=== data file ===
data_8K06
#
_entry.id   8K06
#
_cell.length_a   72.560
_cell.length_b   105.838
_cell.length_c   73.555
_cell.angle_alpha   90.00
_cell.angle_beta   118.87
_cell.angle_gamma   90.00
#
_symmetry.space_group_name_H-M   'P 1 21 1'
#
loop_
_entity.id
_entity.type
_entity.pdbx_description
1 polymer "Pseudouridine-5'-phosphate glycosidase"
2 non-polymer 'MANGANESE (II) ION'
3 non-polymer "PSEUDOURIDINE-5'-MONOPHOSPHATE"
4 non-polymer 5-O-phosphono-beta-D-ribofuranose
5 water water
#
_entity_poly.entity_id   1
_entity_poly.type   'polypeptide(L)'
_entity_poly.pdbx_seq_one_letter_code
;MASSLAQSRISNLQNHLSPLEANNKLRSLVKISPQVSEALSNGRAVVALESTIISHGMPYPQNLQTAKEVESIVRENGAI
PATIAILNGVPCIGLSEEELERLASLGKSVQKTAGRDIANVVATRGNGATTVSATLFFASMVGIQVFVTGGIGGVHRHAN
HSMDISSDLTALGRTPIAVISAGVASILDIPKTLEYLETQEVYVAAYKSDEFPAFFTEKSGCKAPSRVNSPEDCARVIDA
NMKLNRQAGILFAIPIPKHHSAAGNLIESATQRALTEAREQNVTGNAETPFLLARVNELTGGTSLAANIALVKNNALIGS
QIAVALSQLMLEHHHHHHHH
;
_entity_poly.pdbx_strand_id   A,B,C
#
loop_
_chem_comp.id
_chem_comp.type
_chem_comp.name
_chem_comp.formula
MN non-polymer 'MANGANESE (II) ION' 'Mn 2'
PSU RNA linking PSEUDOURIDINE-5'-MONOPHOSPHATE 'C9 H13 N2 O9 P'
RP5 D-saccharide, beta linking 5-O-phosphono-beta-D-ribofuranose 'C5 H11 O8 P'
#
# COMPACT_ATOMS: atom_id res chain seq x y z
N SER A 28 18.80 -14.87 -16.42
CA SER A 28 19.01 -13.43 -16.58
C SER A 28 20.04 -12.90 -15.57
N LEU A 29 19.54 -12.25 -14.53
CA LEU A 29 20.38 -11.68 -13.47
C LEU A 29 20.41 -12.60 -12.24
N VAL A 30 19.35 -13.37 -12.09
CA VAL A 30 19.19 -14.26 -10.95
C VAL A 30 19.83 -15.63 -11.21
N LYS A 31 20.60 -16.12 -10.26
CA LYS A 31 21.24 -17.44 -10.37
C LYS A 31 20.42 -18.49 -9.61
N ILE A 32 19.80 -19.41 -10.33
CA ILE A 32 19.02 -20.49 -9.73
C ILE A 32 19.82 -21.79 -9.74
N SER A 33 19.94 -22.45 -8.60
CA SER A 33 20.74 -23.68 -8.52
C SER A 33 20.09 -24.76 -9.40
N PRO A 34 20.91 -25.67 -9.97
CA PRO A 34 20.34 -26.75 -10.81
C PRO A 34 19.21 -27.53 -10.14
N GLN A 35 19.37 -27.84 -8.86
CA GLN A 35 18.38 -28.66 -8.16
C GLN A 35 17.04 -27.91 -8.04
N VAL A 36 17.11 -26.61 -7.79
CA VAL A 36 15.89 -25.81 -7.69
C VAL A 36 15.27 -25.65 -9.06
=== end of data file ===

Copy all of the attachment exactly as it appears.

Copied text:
data_8K06
#
_entry.id   8K06
#
_cell.length_a   72.560
_cell.length_b   105.838
_cell.length_c   73.555
_cell.angle_alpha   90.00
_cell.angle_beta   118.87
_cell.angle_gamma   90.00
#
_symmetry.space_group_name_H-M   'P 1 21 1'
#
loop_
_entity.id
_entity.type
_entity.pdbx_description
1 polymer "Pseudouridine-5'-phosphate glycosidase"
2 non-polymer 'MANGANESE (II) ION'
3 non-polymer "PSEUDOURIDINE-5'-MONOPHOSPHATE"
4 non-polymer 5-O-phosphono-beta-D-ribofuranose
5 water water
#
_entity_poly.entity_id   1
_entity_poly.type   'polypeptide(L)'
_entity_poly.pdbx_seq_one_letter_code
;MASSLAQSRISNLQNHLSPLEANNKLRSLVKISPQVSEALSNGRAVVALESTIISHGMPYPQNLQTAKEVESIVRENGAI
PATIAILNGVPCIGLSEEELERLASLGKSVQKTAGRDIANVVATRGNGATTVSATLFFASMVGIQVFVTGGIGGVHRHAN
HSMDISSDLTALGRTPIAVISAGVASILDIPKTLEYLETQEVYVAAYKSDEFPAFFTEKSGCKAPSRVNSPEDCARVIDA
NMKLNRQAGILFAIPIPKHHSAAGNLIESATQRALTEAREQNVTGNAETPFLLARVNELTGGTSLAANIALVKNNALIGS
QIAVALSQLMLEHHHHHHHH
;
_entity_poly.pdbx_strand_id   A,B,C
#
loop_
_chem_comp.id
_chem_comp.type
_chem_comp.name
_chem_comp.formula
MN non-polymer 'MANGANESE (II) ION' 'Mn 2'
PSU RNA linking PSEUDOURIDINE-5'-MONOPHOSPHATE 'C9 H13 N2 O9 P'
RP5 D-saccharide, beta linking 5-O-phosphono-beta-D-ribofuranose 'C5 H11 O8 P'
#
# COMPACT_ATOMS: atom_id res chain seq x y z
N SER A 28 18.80 -14.87 -16.42
CA SER A 28 19.01 -13.43 -16.58
C SER A 28 20.04 -12.90 -15.57
N LEU A 29 19.54 -12.25 -14.53
CA LEU A 29 20.38 -11.68 -13.47
C LEU A 29 20.41 -12.60 -12.24
N VAL A 30 19.35 -13.37 -12.09
CA VAL A 30 19.19 -14.26 -10.95
C VAL A 30 19.83 -15.63 -11.21
N LYS A 31 20.60 -16.12 -10.26
CA LYS A 31 21.24 -17.44 -10.37
C LYS A 31 20.42 -18.49 -9.61
N ILE A 32 19.80 -19.41 -10.33
CA ILE A 32 19.02 -20.49 -9.73
C ILE A 32 19.82 -21.79 -9.74
N SER A 33 19.94 -22.45 -8.60
CA SER A 33 20.74 -23.68 -8.52
C SER A 33 20.09 -24.76 -9.40
N PRO A 34 20.91 -25.67 -9.97
CA PRO A 34 20.34 -26.75 -10.81
C PRO A 34 19.21 -27.53 -10.14
N GLN A 35 19.37 -27.84 -8.86
CA GLN A 35 18.38 -28.66 -8.16
C GLN A 35 17.04 -27.91 -8.04
N VAL A 36 17.11 -26.61 -7.79
CA VAL A 36 15.89 -25.81 -7.69
C VAL A 36 15.27 -25.65 -9.06